Batteries have been one of the most hotly debated topics when it comes to Samsung's and LG's smartphones, with Samsung taking the most flak for making last year's flagships have non-removable batteries. Samsung hasn't budged on that aspect, but it offered a compromise in terms of size. Samsung thinks that offering a larger 3,000 mAh battery, paired with fast charging capabilities would be enough to silence at least most of the critics. On the other hand, the G5 has only a slightly lower 2,800 mAh battery but is still removable. The twist is that the removable aspect is now part of a bigger, modular story.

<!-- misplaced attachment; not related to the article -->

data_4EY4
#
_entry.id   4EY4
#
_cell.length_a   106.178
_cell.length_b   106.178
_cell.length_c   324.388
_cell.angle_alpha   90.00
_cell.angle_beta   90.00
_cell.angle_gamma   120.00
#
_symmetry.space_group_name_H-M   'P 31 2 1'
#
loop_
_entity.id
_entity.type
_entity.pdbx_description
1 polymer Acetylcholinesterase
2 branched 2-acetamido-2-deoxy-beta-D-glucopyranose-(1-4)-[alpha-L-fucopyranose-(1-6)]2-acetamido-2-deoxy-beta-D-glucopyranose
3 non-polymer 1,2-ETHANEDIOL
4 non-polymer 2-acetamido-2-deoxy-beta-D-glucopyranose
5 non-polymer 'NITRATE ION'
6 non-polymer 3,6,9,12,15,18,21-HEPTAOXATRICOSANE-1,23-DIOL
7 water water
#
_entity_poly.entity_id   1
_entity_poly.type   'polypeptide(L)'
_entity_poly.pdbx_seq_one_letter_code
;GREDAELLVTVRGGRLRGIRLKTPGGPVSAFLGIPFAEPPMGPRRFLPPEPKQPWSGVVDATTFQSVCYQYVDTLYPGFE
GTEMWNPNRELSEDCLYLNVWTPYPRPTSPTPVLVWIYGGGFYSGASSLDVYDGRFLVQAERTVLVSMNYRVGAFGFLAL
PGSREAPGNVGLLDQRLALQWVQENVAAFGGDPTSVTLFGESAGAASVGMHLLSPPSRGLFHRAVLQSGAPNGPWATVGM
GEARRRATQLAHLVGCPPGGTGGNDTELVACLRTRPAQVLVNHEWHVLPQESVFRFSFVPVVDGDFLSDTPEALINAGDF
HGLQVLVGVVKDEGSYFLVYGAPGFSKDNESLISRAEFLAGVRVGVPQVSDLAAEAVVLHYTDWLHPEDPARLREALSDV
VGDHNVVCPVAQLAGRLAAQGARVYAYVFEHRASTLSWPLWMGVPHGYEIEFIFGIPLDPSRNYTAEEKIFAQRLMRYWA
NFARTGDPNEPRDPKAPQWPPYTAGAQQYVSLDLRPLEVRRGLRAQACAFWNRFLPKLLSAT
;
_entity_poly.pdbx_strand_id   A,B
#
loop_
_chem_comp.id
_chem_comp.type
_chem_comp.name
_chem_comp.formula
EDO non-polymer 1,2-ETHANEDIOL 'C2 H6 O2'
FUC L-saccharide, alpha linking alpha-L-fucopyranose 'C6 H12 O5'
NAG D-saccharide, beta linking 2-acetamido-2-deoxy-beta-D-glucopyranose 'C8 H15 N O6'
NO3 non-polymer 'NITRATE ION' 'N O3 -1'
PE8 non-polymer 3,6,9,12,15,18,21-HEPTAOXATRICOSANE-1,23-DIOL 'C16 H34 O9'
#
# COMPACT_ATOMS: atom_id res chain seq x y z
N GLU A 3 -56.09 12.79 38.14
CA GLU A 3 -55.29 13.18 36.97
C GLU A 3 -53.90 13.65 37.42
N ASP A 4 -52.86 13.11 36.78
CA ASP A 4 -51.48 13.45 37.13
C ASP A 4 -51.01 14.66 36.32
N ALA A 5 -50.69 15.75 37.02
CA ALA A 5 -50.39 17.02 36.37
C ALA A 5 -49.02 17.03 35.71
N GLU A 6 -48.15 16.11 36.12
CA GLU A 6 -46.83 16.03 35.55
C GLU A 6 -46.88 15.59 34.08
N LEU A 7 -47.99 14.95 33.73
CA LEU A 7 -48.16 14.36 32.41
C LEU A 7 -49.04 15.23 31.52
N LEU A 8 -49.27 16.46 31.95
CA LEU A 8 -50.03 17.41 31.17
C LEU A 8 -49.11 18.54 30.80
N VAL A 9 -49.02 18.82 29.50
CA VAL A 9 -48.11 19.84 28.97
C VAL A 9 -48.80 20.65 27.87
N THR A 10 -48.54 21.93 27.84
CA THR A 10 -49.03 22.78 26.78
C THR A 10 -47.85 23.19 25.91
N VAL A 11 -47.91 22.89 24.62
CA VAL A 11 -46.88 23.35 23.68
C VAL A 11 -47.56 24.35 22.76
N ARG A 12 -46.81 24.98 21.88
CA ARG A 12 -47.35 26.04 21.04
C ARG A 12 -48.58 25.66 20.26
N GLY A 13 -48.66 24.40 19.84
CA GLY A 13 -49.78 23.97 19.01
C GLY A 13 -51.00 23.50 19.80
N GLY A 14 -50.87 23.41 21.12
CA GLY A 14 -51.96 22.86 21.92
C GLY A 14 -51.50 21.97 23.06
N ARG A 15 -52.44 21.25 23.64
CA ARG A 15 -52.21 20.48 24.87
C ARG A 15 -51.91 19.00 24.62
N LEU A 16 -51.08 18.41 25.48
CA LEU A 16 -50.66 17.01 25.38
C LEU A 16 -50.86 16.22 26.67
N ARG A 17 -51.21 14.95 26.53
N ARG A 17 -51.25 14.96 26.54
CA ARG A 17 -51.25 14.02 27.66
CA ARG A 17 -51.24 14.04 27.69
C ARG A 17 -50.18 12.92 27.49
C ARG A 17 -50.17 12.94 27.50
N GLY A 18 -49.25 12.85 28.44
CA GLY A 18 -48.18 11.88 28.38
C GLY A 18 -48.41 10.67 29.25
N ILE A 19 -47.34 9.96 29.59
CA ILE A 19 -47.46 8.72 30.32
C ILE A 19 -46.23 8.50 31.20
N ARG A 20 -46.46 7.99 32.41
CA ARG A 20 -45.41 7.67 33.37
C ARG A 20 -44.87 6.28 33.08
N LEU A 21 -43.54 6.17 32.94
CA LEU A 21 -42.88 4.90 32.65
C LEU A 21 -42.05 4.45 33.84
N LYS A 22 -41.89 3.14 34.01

Consumers recently have become more sensitive to the design of their smartphones, no longer settling for something that just works but also for something that looks and feels great. Samsung has more or less nailed down its design language so it changed very little this time around. It did, however, make a slight modification to make the Galaxy S7 and even the Galaxy S7 edge easier to hold, by curving the back's edges as well. In contrast, LG practically made a U-turn in terms of design. It has reversed direction on the rear-side controls, particularly the volume buttons, that its flagships have been sporting since the LG G2 in 2013. It did leave the power button there at the back and even added a fingerprint sensor beneath. Gone too is the curve that LG has been singing about in the G4. All of these changes were necessary because of what the LG G5 was ultimately designed to do.

Samsung Galaxy S7: The Road Warrior's Weapon